Moseying: History of the Southern Llano Estacado
Memories of Storm Cellars, once considered a necessity in West Texas
September 18, 2011
Before World War II storm cellars were often part of a West Texas homestead. Not only did rural people build them, but so did townspeople. Without the accurate reporting by Doppler radar and constant weather reports on television, folks back then seemed to fear storms much more than modern people.
In late July a Facebook phenomenon went viral. People started pages titled, "Remembering (name of a town) when..." When I reported the phenomenon to the American Association of State and Local History page, I was told the phenomenon was national. Academic historians are hoping that Facebook will allow archives of the pages to be kept for future study.
Big Spring, Midland, and Odessa all have pages, on which thousands of people joined , asking who remembered favorite hang outs, old scandals, names of favorite teachers, and a thousand other questions. These Facebook pages are still very active, with stories continually being posted. On the "Remembering Big Spring" page I posted a photo of a storm cellar in a pasture (with the house long gone.) Fourteen people shared their memories of their experiences with storm cellars, and gave me permission to use their stories.
A common theme was expressed by Danny Johnson, "I would rather be "blowed away" than snakebit!" Johnnie Pickett echoed the thought, "My grandmother had one, and we found rattlers in it once -- I hated the thing!." Frances Miles commented, " The first thing my dad did after we put up our tent to live in was to have the neighbor boys dig a storm cellar. I almost preferred staying in the tent than going into that hole with all of the spiders, and we always worried about finding a snake there." Ms. Miles comment is a good reminder that during oil booms in the early days, folks often lived in tents when they first arrived.
There was other reasons to be scared. Nancy West wrote, "My grandmother had one with a wooden door. When it rained or hailed, the noise was so loud we were terrified. I was three the first time we used it -- I was so terrified!." Jennifer Gaines Rainey commented, "Every time we would have a storm, my mom would come into our room, tell us to put on our shoes, and then we would wait and wait and wait, and if started to get worse, we would run out in the wind and rain and get into the shelter. We were scared! (But we were very glad we had one.)"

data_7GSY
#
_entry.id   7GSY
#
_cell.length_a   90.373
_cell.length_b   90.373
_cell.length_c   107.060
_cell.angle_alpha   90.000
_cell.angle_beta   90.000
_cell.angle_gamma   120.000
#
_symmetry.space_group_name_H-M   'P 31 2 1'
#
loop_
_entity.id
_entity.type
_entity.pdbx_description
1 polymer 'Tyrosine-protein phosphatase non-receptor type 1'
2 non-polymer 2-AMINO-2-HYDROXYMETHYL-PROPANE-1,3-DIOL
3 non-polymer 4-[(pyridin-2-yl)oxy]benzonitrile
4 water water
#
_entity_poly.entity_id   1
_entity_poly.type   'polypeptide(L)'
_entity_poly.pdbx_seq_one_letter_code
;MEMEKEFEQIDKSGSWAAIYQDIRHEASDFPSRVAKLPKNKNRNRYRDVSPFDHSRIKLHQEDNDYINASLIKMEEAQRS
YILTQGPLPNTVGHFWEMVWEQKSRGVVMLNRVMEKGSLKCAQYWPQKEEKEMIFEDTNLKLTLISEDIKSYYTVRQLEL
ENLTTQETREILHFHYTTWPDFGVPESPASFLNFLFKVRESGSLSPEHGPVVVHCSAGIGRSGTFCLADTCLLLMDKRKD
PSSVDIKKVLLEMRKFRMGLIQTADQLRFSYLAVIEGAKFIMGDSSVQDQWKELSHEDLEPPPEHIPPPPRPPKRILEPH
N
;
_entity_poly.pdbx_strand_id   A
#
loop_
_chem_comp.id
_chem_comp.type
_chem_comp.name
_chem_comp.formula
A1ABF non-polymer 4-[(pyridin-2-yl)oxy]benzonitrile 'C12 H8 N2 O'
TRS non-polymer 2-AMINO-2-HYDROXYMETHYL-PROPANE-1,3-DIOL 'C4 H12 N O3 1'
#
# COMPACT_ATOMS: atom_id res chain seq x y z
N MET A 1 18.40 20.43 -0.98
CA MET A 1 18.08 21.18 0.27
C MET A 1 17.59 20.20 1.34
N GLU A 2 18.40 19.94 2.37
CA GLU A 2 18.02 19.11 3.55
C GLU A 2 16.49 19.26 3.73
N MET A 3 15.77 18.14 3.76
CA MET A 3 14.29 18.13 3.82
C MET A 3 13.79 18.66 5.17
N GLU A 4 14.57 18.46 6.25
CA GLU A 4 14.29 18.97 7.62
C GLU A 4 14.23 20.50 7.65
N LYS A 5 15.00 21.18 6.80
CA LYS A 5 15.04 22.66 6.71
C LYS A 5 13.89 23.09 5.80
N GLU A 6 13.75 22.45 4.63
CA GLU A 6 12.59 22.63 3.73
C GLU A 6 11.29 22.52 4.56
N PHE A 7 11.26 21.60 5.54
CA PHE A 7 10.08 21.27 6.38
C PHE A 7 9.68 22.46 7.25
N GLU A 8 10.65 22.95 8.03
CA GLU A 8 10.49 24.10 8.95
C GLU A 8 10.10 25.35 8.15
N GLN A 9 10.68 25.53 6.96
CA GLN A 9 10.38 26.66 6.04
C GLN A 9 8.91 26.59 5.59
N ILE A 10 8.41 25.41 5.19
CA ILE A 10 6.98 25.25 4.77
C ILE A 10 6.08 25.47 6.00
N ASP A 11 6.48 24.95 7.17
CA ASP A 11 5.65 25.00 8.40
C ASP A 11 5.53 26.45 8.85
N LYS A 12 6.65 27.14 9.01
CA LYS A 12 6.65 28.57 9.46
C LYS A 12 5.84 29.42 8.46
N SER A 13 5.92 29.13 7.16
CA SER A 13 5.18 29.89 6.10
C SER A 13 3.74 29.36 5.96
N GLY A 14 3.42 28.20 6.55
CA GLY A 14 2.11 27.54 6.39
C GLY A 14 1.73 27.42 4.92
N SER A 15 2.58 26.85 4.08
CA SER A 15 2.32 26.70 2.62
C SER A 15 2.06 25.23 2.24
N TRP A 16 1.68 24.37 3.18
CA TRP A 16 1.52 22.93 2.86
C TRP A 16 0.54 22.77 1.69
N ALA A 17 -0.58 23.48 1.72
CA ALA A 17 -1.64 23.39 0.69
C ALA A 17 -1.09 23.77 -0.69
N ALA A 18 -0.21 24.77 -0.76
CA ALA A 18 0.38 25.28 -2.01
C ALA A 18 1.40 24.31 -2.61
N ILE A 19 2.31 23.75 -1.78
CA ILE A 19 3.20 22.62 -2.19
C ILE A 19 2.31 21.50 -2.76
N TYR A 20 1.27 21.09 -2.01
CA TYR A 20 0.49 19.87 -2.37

"When we bought our house, the first thing Daddy did was to get a shovel and dig a cellar. He used concrete blocks, and it is still in good shape forty years later. They still use it every time we have a threatening storm," Debby Cook reported. Dawne Pearson commented, "My mom was in a tornado when she was young, and every time it rained were in our shelter. There were always all sorts of bugs, and I was terrified!" Barbara Richmond said, " My dad gave us a choice -- storm cellar or swimming pool. We three girls chose the pool."
Bobby Watson told the group, "I spent a lot of time in one when we lived out at Chalk. We even got trapped in it one time, when the wind blew a tree branch down on the door and wedged it shut. Lucky for us the neighbors checked on us. Back then neighbors did things like that." Valerie McNutt said, " I had to go in a storm cellar alone when I was 8 months pregnant with my first child. I sat there with a flashlight, thinking, "What if I go into labor?" I thought about Indians delivering their own babies --- I was so scared!"
Not all of the memories of storm cellars focused on their primary use. Julie Lagourney said, "When my grandparents bought their house the first thing added was a storm cellar. I remember all of the homemade canned goods she kept there." Kerry Fletcher told the group, "When my parents had gone to sleep, all the kids would come to our backyard storm cellar and party. Cars would be lined up around the corner from the house."Jack Taylor reported, " When I was 12 we moved to a house that had one. I decided to make it my bedroom. Dirt floors, dirt walls, dirt ceiling -- it smelled of dirt. During the summer it was fine but when fall came I woke up one morning with a big frog on my belly -- so I moved back into the house!"